“Certainly my hope is that by taking the time up front to make sure we’re engaging in the right process, then ultimately we’ll get to the conclusion more quickly,” Ozias said.

 

Closed in October

The cash-strapped SARC pool and athletic facility at 610 N. Fifth Ave. closed Oct. 30.

Its heating, ventilating and air conditioning system, which circulates fresh air into the indoor pool room known as a natatorium, was installed 18 years ago and is on its last legs, Pickering has said.

After a public hearing Dec. 18, the Opportunity Fund Advisory Board voted unanimously to recommend the $731,705 grant to SARC.

Members of the SARC and YMCA boards made the case that the proposal was a “worthy risk to take,” Opportunity Fund board chairman Alan Barnard told commissioners.

“I can’t speak for the individual members, but from the comments that I heard during our meeting, it was enthusiastically and unanimously approved to recommend this award,” Barnard said.

County Administrator Jim Jones said the Opportunity Fund has a balance of $1.5 million and would collect an estimated $1 million in state sales tax revenue this year.

 

Expected shortfall

The Carlsborg project has a $726,000 estimated shortfall based on an engineer’s conservative estimate.

County officials are hopeful that bids will come in under the estimate.

If the bids are high, the Opportunity Fund is one potential remedy for a shortfall.

The county also plans to use Opportunity Fund money to replace aging sewers in Clallam Bay and Sekiu and to repay a $10 million state loan for the Carlsborg project.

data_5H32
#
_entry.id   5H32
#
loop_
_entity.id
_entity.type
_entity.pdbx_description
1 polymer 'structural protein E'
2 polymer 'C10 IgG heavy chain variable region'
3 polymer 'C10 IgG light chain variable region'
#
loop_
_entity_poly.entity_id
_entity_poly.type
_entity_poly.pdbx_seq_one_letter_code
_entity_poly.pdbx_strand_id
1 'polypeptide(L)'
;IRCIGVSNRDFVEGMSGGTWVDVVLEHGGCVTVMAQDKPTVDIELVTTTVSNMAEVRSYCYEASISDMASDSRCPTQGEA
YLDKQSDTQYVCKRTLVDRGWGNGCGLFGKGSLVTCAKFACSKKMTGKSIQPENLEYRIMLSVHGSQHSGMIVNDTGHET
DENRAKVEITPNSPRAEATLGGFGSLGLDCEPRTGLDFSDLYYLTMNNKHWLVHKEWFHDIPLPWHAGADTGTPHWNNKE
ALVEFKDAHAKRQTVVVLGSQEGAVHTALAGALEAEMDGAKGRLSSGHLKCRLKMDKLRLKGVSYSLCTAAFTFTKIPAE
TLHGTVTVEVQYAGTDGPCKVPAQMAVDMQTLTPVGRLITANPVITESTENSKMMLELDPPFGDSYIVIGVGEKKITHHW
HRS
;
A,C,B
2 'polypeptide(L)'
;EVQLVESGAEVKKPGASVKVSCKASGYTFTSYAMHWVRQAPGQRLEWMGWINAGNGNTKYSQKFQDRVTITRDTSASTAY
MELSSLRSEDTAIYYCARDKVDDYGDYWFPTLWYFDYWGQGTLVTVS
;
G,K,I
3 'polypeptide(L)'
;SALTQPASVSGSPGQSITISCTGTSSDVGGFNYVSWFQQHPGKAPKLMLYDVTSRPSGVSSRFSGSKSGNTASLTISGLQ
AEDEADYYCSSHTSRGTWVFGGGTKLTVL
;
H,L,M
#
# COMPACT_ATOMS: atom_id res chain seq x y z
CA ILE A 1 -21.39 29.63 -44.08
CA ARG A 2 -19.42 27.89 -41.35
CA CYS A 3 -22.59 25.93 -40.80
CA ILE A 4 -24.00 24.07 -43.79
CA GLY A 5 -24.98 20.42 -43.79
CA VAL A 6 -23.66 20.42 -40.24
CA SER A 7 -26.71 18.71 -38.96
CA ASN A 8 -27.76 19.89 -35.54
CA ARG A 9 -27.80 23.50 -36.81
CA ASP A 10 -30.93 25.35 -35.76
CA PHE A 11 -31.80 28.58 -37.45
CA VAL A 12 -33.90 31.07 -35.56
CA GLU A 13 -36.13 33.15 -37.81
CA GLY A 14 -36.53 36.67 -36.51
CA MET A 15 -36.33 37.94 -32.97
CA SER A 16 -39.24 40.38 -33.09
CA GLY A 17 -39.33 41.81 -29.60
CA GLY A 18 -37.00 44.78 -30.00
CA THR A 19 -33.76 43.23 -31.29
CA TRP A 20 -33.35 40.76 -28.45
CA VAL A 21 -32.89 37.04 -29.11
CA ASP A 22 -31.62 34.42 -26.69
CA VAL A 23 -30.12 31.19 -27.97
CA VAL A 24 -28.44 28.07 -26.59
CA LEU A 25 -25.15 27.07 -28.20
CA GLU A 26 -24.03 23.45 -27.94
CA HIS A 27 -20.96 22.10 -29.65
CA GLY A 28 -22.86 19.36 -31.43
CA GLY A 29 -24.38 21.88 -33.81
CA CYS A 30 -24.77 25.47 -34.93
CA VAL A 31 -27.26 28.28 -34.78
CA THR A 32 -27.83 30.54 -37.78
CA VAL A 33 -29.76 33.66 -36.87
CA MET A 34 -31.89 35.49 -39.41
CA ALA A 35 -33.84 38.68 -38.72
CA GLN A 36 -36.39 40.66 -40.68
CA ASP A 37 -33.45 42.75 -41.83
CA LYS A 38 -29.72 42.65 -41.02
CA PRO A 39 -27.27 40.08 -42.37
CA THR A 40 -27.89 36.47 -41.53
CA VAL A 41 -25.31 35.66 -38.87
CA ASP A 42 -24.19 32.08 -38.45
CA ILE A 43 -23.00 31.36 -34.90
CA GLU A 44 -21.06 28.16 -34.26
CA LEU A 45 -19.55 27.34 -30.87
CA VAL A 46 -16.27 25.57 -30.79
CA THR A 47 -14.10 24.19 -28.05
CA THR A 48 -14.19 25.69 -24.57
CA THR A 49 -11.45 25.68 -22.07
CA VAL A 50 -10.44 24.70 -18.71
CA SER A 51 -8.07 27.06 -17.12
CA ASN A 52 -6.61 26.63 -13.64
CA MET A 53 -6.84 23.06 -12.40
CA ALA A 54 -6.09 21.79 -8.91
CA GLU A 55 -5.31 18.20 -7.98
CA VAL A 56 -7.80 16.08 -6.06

Under the proposed agreement between SARC and the private nonprofit that oversees YMCA programs and facilities on the North Olympic Peninsula, the SARC board would “simply be the landlord” for the facility, Pickering said.

“To the extent that there are issues raised concerning expending public funds for a private purpose, that does not apply because the funds that would be encompassed by the Opportunity Fund grant are to be spent solely on a public building, which is going to remain in public ownership for the whole time,” SARC attorney Craig Miller told commissioners.

“The maintenance costs are being transferred in large part to the Y.”

 

Questions from Peach

Commissioner Bill Peach peppered SARC and YMCA officials about project financing, particularly first-year projections.

“For the record, I would like to share with you that I support the project,” Peach said.

“I want to make sure that it’s organized well enough financially that not only a guy with an MBA can get it, but so can the taxpayer.”

Ozias asked SARC officials why the estimate for the air handler had nearly doubled since last year.

Pickering said the 2 1/2-year-old original estimate was for an air handler that was far less energy efficient than the unit being sought now.

Ozias thanked members of both boards for working toward an agreement.

“Having a wide variety of partners come together to work collectively to try and come up with a solution is what we need more of,” Ozias said.

“So I applaud you on your work to get to this point so far.”

 

Rob Ollikainen is a reporter with the Olympic Peninsula News Group, which is composed of Sound Publishing newspapers Peninsula Daily News, Sequim Gazette and Forks Forum. Reach him at 452-2345 ext. 5072 or at rollikainen@peninsuladailynews.com.